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The salient features of the above manufacturing processes include the following:

Dipping: Liquid latex concentrate is mixed with various compounding chemicals and is introduced into one of the tanks in the processing line. Clean, dry formers in the shape of hands are immersed first in a coagulant and then in the latex mix for appropriate dwell time to give the desired latex film thickness. The coagulant is applied to facilitate the deposition of a layer of latex on the formers.

Wet-gel leaching and beading: The thin latex film on each former is partially dried and leached briefly in clean water to remove the water-soluble materials. Beading also is introduced at this stage to give each glove a rolled bead or rim at the open end.

Drying and curing: The gloves are then dried and vulcanized. Drying and vulcanization or curing of the gloves are usually done in hot-air ovens, initially at lower temperatures of 80º-90º C, and then at higher temperatures of 100º-140º C where necessary.

Post-cure leaching or dry-film leaching: The cured gloves are immersed in clean water tanks to remove more water-soluble substances, particularly proteins on the surface of the gloves.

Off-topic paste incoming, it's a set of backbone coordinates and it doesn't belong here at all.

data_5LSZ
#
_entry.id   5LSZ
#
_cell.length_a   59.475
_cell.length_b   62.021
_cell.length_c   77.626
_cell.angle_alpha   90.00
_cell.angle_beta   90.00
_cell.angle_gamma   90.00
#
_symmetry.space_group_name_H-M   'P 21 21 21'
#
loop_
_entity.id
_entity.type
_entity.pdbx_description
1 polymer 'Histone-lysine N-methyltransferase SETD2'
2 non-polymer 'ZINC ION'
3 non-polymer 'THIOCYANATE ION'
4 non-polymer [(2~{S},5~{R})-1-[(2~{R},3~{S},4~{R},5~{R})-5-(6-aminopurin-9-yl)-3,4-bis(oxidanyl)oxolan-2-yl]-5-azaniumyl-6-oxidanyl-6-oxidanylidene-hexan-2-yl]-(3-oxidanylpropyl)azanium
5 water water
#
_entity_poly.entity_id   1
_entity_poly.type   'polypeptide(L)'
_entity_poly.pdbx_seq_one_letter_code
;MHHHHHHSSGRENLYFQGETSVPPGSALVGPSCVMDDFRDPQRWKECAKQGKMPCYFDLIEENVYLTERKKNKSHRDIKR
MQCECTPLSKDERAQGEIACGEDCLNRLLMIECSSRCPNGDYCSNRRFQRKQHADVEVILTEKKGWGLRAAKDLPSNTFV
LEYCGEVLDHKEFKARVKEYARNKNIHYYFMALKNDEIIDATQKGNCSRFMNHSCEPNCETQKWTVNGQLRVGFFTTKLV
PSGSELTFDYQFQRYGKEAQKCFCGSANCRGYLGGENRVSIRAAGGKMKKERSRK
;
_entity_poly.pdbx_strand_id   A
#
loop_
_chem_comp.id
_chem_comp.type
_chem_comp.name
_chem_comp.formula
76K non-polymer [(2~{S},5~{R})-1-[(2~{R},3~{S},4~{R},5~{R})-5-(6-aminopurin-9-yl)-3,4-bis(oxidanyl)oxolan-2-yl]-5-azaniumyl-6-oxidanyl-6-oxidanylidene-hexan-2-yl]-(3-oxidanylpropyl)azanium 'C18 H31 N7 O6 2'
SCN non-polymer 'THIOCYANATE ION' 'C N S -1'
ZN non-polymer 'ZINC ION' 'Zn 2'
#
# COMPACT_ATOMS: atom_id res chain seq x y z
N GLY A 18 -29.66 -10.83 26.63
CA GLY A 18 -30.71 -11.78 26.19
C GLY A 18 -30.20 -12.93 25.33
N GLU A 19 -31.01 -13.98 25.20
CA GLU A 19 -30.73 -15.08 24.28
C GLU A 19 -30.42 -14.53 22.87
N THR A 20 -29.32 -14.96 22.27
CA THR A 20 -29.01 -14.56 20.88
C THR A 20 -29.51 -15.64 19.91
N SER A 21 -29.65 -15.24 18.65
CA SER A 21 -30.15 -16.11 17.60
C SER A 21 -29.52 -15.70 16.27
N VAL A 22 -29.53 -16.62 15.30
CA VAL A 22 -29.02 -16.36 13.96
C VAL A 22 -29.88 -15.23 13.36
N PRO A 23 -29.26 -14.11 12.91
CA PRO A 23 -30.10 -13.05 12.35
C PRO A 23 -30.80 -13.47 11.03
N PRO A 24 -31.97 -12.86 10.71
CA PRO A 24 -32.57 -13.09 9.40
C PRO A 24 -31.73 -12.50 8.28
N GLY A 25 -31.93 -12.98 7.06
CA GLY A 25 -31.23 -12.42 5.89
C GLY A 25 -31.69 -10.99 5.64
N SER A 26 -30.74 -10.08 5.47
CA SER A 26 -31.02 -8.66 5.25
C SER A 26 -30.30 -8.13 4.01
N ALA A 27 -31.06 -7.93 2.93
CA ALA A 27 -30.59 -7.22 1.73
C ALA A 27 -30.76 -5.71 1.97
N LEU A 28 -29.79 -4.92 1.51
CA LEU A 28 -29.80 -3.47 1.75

Powdered gloves: The leached gloves are dipped into cornstarch powder slurry to pick up a coat of lubricant that makes them easier to don. They are then further dried.

Glove stripping: This is the final operation on the production line - removal of gloves from the formers. This is often carried out manually, frequently with the assistance of compressed air, but an automatic stripping system is becoming more common.

Powder-free gloves:Latex gloves with very little or no powder lubricant can be prepared by either:
(i) chlorination
(ii) polymer coating
While chlorination oxidizes the outer rubber surface to eliminate tackiness and reduce the residual soluble protein content, polymer coating involves replacing powder with a suitable lubricating coat on the glove surface. Both processes can be carried out on-line, without the powder-coating step, or off-line by washing first the finished powdered gloves, then subjecting them to the chlorination or polymer-coating treatment.

Removing Glove Proteins
"Protein Status in Latex"
When subjected to ultracentrifugation at approximately 59,000 gmax, latex can be separated into three main fractions: (i) top rubber hydrocarbon fraction, (ii) the ambient serum (known as C-serum) in which all rubber particles are suspended, and (iii) the denser bottom non-rubber particle fraction, particularly lutoids, which contain yet another serum (known as B-serum).

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